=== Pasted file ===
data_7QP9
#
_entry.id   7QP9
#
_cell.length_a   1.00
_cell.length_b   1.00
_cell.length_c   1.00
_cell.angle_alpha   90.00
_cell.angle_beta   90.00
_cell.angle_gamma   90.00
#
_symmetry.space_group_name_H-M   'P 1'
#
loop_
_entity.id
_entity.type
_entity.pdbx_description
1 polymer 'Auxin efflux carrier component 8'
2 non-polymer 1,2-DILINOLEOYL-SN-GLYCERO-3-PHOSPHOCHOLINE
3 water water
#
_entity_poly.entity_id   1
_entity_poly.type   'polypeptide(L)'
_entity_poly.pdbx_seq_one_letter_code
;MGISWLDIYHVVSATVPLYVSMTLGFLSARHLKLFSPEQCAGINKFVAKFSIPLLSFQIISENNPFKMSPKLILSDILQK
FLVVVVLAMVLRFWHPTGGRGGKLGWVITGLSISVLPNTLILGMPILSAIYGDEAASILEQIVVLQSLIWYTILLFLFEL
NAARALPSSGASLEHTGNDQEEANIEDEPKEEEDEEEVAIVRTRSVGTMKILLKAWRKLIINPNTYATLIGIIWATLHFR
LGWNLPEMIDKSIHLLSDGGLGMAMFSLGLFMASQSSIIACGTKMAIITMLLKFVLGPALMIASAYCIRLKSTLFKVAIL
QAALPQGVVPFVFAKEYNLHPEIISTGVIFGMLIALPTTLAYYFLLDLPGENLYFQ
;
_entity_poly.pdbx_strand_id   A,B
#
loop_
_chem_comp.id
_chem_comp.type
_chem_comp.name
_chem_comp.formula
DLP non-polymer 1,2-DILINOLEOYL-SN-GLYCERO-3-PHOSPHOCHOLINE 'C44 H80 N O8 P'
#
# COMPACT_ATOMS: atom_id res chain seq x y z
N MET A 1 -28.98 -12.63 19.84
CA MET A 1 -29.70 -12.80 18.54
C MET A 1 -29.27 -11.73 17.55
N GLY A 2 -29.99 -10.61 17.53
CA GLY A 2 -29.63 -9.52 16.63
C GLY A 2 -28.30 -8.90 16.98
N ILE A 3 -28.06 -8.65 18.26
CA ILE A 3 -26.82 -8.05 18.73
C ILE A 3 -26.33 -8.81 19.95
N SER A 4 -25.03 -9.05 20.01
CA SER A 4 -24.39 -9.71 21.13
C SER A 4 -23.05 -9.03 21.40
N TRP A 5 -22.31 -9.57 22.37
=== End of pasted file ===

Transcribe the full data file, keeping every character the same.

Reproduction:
data_7QP9
#
_entry.id   7QP9
#
_cell.length_a   1.00
_cell.length_b   1.00
_cell.length_c   1.00
_cell.angle_alpha   90.00
_cell.angle_beta   90.00
_cell.angle_gamma   90.00
#
_symmetry.space_group_name_H-M   'P 1'
#
loop_
_entity.id
_entity.type
_entity.pdbx_description
1 polymer 'Auxin efflux carrier component 8'
2 non-polymer 1,2-DILINOLEOYL-SN-GLYCERO-3-PHOSPHOCHOLINE
3 water water
#
_entity_poly.entity_id   1
_entity_poly.type   'polypeptide(L)'
_entity_poly.pdbx_seq_one_letter_code
;MGISWLDIYHVVSATVPLYVSMTLGFLSARHLKLFSPEQCAGINKFVAKFSIPLLSFQIISENNPFKMSPKLILSDILQK
FLVVVVLAMVLRFWHPTGGRGGKLGWVITGLSISVLPNTLILGMPILSAIYGDEAASILEQIVVLQSLIWYTILLFLFEL
NAARALPSSGASLEHTGNDQEEANIEDEPKEEEDEEEVAIVRTRSVGTMKILLKAWRKLIINPNTYATLIGIIWATLHFR
LGWNLPEMIDKSIHLLSDGGLGMAMFSLGLFMASQSSIIACGTKMAIITMLLKFVLGPALMIASAYCIRLKSTLFKVAIL
QAALPQGVVPFVFAKEYNLHPEIISTGVIFGMLIALPTTLAYYFLLDLPGENLYFQ
;
_entity_poly.pdbx_strand_id   A,B
#
loop_
_chem_comp.id
_chem_comp.type
_chem_comp.name
_chem_comp.formula
DLP non-polymer 1,2-DILINOLEOYL-SN-GLYCERO-3-PHOSPHOCHOLINE 'C44 H80 N O8 P'
#
# COMPACT_ATOMS: atom_id res chain seq x y z
N MET A 1 -28.98 -12.63 19.84
CA MET A 1 -29.70 -12.80 18.54
C MET A 1 -29.27 -11.73 17.55
N GLY A 2 -29.99 -10.61 17.53
CA GLY A 2 -29.63 -9.52 16.63
C GLY A 2 -28.30 -8.90 16.98
N ILE A 3 -28.06 -8.65 18.26
CA ILE A 3 -26.82 -8.05 18.73
C ILE A 3 -26.33 -8.81 19.95
N SER A 4 -25.03 -9.05 20.01
CA SER A 4 -24.39 -9.71 21.13
C SER A 4 -23.05 -9.03 21.40
N TRP A 5 -22.31 -9.57 22.37